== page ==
Place Blanche, Paris, 1961, shot by Christer Strömholm
photographyHow the famous camera transformed photography for ever
Arts and Entertainment
The ‘Westmacott Athlete’
art
Arts and Entertainment
‘The Royals’ – a ‘twisted, soapy take on England’s first family’
tv Some of the characters appear to have clear real-life counterparts
News
Brooks is among a dozen show-business professionals ever to have achieved Egot status
people
Arts and Entertainment
A cut above: Sean Penn is outclassed by Mark Rylance in The Gunman
film review
Arts and Entertainment
arts + ents
Arts and Entertainment
James Franco and Zachary Quinto in I Am Michael

Film review Michael Glatze biopic isn't about a self-hating gay man gone straight

Arts and Entertainment
A scene from the movie 'Get Hard'
tvWill Ferrell’s new film Get Hard receives its first reviews
Arts and Entertainment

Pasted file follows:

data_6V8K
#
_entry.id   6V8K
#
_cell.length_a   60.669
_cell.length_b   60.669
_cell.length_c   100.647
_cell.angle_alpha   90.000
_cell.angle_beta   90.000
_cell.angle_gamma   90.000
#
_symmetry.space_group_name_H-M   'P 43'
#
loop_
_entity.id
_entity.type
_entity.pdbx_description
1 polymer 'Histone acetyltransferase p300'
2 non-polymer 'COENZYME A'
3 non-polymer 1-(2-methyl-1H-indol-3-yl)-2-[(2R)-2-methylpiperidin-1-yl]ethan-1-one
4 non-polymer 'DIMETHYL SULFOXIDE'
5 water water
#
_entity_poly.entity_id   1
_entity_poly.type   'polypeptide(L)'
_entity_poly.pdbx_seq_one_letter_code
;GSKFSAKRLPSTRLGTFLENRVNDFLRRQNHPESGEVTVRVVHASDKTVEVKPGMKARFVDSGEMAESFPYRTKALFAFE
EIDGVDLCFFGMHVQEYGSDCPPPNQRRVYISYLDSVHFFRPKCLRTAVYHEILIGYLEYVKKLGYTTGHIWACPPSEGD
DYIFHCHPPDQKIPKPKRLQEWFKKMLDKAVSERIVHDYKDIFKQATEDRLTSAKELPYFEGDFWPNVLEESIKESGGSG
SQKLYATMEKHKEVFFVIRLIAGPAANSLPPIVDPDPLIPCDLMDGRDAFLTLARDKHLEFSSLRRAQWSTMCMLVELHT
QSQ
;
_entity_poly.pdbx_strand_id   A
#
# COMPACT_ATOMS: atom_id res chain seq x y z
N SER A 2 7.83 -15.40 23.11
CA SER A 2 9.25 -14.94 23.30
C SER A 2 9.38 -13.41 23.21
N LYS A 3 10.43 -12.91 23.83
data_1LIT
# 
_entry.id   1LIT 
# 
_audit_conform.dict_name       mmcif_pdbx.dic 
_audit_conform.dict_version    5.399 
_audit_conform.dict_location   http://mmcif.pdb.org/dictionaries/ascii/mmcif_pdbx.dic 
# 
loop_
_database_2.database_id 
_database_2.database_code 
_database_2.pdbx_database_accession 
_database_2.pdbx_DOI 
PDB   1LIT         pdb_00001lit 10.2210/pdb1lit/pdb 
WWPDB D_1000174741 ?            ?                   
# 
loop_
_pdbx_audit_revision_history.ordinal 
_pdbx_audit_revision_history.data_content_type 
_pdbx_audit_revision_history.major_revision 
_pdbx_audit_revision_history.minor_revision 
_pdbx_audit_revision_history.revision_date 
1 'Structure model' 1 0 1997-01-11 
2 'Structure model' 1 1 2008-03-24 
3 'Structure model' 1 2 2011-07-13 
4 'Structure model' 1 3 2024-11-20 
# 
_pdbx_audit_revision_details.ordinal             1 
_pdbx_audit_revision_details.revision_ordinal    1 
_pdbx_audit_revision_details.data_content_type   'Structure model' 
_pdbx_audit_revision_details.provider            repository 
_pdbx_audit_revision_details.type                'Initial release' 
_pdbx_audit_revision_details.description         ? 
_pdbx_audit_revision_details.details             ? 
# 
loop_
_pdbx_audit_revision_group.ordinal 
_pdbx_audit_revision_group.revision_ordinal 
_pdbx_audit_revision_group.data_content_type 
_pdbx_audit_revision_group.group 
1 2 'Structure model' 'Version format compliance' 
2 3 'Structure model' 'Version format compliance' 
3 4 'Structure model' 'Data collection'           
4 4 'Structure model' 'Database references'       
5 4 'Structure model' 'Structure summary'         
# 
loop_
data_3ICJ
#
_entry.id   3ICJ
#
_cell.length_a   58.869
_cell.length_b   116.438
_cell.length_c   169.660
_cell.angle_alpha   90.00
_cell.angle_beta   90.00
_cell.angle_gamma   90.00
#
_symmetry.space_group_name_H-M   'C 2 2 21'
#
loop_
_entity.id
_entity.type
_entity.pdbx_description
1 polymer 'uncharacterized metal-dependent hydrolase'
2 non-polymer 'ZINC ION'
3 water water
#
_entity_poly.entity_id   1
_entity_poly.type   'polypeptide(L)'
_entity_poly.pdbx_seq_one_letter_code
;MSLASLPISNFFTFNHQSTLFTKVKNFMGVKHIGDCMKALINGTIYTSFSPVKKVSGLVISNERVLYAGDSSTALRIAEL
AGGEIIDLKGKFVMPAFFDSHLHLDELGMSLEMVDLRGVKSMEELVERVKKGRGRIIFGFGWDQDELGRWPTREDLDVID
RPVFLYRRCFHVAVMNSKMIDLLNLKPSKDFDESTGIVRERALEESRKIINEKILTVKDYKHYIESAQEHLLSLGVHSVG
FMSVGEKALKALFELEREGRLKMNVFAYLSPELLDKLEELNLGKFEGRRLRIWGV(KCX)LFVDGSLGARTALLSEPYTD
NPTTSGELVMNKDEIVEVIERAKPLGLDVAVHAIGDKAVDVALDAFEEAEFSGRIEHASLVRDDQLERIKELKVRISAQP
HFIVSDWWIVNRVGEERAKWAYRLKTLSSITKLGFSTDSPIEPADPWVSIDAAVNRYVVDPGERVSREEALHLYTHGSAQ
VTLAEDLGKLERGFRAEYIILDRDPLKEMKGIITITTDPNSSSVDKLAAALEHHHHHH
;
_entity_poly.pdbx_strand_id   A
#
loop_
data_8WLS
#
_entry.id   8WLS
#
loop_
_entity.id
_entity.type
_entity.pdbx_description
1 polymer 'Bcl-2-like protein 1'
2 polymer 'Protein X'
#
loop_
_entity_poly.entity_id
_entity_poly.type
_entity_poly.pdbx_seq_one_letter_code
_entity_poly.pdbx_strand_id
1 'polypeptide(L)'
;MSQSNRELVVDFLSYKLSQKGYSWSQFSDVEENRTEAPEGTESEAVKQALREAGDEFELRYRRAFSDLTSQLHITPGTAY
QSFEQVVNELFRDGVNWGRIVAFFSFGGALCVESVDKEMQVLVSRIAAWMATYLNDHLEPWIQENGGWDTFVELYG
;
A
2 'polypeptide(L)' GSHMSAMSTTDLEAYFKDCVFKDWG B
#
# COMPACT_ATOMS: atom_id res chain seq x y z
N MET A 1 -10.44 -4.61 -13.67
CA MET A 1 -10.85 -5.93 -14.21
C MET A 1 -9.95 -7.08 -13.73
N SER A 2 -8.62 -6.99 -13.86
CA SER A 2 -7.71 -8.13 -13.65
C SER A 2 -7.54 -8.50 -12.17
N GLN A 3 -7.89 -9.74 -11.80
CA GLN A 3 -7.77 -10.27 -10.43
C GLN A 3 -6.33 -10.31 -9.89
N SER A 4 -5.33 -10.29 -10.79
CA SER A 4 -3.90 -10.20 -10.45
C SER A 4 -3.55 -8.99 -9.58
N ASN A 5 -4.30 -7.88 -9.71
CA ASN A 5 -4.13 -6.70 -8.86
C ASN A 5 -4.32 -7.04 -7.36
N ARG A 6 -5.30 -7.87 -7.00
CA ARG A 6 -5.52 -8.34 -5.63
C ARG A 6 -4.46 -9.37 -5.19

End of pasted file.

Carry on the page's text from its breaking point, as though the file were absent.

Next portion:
Left to right: David Cameron (Mark Dexter), Nick Clegg (Bertie Carvel) and Gordon Brown (Ian Grieve)
tvReview: Ian Grieve gets another chance to play Gordon Brown... this is the kinder version
Arts and Entertainment
Benedict Cumberbatch and Martin Freeman in the first look picture from next year's Sherlock special

TV
Arts and Entertainment
Because it wouldn’t be Glastonbury without people kicking off about the headline acts, a petition has already been launched to stop Kanye West performing on the Saturday night

music
Arts and Entertainment
Molly Risker, Helen Monks, Caden-Ellis Wall, Rebekah Staton, Erin Freeman, Philip Jackson and Alexa Davies in ‘Raised by Wolves’

TV review
  • Get to the point
Latest stories from i100
Have you tried new the Independent Digital Edition apps?